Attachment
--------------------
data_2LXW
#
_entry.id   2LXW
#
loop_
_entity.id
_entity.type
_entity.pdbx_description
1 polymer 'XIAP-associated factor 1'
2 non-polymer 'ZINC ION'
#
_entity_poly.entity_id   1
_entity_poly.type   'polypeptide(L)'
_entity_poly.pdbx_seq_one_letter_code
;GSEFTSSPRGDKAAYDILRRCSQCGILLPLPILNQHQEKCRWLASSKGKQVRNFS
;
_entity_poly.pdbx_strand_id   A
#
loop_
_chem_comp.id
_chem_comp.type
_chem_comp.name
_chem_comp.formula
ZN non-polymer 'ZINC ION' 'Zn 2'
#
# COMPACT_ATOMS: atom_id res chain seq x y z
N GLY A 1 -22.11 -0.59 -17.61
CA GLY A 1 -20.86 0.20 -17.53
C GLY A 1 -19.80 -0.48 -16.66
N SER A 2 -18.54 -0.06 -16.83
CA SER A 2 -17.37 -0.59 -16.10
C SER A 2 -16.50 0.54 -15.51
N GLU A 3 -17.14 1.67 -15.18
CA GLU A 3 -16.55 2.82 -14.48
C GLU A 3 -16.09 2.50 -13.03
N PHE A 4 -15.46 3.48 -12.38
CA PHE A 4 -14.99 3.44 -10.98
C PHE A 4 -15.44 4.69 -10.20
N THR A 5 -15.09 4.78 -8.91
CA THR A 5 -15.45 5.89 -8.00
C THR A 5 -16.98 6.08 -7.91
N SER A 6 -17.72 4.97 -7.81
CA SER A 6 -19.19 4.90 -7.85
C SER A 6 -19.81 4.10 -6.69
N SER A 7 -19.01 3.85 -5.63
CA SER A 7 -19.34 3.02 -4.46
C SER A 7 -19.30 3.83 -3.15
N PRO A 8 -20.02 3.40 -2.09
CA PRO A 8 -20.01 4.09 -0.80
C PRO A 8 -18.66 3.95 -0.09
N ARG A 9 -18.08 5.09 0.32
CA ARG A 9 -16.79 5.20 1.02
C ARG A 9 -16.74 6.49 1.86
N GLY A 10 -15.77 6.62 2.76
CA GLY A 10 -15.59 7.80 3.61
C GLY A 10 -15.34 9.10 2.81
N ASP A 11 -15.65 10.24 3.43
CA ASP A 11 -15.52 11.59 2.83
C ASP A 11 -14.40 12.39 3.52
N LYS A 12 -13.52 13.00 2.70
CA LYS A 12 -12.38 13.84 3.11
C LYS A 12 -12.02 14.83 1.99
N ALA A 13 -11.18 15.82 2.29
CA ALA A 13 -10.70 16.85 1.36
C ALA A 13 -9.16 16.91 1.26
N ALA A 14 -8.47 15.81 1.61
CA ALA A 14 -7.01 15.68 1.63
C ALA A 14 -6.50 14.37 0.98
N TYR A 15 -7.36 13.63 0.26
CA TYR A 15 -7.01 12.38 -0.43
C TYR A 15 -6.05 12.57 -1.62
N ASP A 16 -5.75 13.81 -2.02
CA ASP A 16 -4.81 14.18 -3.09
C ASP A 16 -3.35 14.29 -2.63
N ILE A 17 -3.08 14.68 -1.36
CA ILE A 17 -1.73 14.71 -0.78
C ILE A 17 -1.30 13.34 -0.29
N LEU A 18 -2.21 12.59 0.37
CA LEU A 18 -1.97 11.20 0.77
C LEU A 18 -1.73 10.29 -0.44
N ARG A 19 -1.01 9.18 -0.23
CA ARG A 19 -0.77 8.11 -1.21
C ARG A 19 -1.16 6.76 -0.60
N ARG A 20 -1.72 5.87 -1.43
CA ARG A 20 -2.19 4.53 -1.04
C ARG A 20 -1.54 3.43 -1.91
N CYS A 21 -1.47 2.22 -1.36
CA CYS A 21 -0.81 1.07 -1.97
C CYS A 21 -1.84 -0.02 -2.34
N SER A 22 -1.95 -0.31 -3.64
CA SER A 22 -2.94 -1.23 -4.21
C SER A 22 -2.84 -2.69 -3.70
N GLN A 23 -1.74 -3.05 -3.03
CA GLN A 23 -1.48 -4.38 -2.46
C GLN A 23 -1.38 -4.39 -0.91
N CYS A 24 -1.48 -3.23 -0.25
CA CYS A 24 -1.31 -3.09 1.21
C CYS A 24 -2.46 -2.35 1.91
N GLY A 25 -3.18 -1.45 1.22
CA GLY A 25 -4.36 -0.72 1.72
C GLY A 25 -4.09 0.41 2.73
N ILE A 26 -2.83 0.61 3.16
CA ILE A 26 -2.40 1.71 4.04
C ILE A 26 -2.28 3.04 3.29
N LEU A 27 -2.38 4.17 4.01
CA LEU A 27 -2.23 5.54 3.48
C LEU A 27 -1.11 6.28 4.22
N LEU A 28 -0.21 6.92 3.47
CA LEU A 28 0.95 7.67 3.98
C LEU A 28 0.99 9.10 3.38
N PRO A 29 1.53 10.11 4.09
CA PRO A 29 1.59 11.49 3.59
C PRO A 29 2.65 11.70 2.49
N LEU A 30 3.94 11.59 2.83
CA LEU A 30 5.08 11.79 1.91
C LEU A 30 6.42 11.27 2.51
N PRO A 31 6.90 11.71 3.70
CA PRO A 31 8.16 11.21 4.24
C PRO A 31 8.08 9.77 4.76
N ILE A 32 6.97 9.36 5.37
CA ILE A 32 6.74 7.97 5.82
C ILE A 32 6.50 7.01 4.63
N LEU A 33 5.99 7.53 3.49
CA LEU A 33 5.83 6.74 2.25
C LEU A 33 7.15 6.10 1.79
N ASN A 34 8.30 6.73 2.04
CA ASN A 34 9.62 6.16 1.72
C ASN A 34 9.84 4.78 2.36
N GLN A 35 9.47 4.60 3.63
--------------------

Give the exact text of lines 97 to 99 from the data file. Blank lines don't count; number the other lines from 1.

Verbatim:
CA CYS A 24 -1.31 -3.09 1.21
C CYS A 24 -2.46 -2.35 1.91
N GLY A 25 -3.18 -1.45 1.22